Side projects can be an extremely exciting, exhilarating, and fulfilling endeavor. However, whether you’re an employee at a full-time job, or a freelancer with clients, you’ll inevitably run into creative blocks or other types of obstacles as you’re wrapping up and getting ready to launch.

Instead of quitting your job, take a vacation to push through the barriers or lay those difficult final touches on the project. Threadnote co-founder Bryan Clark shares:

When you’re stuck on a project, there’s only one way out: push through it. I was finishing up a year-long project at work, so I put in for two weeks of time off. Normally I’d relax, but this wasn’t a vacation: I wanted to finish the tough bits and ship the app. As cheesy as the name is, I called it my “MakeCation”.

I woke up at the usual time, headed to a cafe, and worked on our app as if it were a full-time job. I only needed three things: Wi-Fi, Xcode, and OmniFocus. Those ten days led to an app that was nearly done, and a few weeks later, Ryan and I launched our app.

We’re often told to “just ship it”; there’s a notion that quality can be built in later. With an app, though, you only get one launch day.

For us, the MakeCation was a way to refine the product without delaying our launch. It’s not that we launched the app earlier; it’s that we launched the app better.

Clark’s MakeCation freed his bandwidth up enough for him to make the final push and build an app he and his co-founder could be proud of. While it doesn’t have to be perfect, it should be functional and just a bit delightful to users: take a MakeCation to finish off your side project and launch it.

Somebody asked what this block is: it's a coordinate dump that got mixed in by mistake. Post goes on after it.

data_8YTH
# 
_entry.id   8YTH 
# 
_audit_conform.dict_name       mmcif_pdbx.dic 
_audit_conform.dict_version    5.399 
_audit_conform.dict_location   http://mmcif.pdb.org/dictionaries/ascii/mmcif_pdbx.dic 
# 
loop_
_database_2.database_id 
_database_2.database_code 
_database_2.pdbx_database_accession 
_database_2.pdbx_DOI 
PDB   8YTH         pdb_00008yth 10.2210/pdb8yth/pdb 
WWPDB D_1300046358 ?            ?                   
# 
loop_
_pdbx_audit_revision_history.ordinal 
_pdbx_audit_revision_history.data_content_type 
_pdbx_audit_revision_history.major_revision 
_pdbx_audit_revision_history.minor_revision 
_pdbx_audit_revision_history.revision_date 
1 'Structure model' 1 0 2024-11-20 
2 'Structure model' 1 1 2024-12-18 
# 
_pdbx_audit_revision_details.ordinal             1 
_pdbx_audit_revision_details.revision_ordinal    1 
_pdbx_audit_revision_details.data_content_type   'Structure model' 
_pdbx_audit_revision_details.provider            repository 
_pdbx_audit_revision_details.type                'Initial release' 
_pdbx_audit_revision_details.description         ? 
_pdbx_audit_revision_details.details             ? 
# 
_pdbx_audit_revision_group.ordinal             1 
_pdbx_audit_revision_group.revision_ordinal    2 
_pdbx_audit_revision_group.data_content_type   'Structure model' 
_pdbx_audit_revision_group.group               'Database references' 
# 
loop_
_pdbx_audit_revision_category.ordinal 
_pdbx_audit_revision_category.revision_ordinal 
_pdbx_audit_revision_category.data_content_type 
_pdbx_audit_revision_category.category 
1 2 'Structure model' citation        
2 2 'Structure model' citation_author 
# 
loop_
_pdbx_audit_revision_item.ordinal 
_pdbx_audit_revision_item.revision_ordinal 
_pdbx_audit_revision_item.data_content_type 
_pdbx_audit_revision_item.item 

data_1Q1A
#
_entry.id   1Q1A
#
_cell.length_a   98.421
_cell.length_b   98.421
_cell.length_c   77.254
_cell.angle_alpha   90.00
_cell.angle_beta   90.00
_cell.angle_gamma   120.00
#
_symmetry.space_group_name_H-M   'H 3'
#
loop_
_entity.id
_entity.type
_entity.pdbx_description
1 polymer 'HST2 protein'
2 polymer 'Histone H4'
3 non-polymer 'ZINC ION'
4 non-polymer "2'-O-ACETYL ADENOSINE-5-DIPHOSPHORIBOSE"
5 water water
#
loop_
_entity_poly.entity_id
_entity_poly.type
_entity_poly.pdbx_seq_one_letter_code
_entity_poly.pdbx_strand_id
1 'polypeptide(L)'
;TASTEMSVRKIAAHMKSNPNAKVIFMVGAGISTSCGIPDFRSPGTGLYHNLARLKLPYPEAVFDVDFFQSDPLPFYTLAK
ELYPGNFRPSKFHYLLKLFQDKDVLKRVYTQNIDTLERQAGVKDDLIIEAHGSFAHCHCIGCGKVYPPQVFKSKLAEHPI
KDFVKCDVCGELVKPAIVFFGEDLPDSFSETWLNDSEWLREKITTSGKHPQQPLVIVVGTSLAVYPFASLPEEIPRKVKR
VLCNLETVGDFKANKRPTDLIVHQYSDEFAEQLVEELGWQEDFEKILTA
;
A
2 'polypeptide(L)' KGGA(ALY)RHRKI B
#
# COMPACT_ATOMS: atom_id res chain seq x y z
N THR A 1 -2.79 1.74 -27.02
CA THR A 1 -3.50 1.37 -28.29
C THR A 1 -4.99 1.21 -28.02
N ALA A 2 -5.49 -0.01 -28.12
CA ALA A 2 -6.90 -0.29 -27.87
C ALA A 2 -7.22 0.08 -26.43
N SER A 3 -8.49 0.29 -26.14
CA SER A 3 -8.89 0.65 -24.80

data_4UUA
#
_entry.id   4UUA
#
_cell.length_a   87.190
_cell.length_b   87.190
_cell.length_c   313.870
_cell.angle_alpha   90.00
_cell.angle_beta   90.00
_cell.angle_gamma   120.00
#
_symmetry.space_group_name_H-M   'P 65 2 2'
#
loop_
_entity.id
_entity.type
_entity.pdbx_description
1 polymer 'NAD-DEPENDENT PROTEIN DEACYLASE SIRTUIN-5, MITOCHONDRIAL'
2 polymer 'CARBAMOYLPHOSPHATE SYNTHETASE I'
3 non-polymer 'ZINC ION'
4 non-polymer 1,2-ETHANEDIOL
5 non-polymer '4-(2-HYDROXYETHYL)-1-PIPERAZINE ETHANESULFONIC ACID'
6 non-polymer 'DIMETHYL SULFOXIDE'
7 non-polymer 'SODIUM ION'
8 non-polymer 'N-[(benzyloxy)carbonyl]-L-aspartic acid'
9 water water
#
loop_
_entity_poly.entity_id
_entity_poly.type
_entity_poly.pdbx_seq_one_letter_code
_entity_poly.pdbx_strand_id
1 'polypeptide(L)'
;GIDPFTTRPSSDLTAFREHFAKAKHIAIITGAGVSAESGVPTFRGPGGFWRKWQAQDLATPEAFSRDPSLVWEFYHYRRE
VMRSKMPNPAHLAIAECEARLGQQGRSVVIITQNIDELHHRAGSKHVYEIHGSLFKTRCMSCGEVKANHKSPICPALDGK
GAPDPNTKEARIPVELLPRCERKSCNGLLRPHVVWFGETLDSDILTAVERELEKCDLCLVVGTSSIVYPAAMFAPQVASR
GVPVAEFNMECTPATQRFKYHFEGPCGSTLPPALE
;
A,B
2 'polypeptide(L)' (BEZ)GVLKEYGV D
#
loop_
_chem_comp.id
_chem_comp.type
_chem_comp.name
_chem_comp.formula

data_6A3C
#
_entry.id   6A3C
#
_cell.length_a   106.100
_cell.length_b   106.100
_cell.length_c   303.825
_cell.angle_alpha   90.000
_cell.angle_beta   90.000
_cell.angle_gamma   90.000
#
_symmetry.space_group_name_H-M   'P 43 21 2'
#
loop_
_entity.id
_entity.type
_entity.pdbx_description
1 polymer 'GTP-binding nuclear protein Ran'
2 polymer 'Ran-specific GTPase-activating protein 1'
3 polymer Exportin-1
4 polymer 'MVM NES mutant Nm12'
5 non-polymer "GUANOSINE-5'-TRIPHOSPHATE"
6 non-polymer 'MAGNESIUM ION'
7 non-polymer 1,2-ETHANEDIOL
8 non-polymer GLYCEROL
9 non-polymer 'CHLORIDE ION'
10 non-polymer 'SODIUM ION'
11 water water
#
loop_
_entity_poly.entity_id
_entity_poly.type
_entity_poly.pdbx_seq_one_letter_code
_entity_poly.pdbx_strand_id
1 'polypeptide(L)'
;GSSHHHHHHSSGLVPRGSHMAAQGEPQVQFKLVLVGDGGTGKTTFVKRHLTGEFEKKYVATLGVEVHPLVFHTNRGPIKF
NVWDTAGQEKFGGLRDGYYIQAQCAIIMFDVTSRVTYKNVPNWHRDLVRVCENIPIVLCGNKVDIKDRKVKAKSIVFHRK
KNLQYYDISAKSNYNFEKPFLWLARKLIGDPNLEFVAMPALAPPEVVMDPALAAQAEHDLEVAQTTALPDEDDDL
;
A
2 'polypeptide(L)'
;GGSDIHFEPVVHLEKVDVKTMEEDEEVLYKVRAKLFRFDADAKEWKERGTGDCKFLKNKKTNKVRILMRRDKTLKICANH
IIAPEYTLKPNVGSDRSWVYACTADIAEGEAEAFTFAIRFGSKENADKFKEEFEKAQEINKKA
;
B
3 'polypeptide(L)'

• danlucraft

    I just started a week-long MakeCation today! Have made excellent progress too. Great name!

  • Tracy Durnell

    I’ve done a couple of these, though not for a launch – I called them ‘creative staycations’ but I think I like MakeCation better 🙂 I shared some thoughts about how to do it successfully on my blog:

  • Peter Tubbs

    I do this a couple times a year, although it is often for non-work/professional projects: replacing the low-grade wood trim in the kitchen with something that matches the rest of the house, ripping out lawn and planting a garden, etc.

    The keys: No wife, no kids, no laundry, pre-made lunch (no excuse to shut down for 90 minutes), something motivating to listen to, and a hard freaking deadline (i.e. Friday, 5PM, so I can go to dinner with said family).

    I need to do this for something related to the day job. I might learn something.

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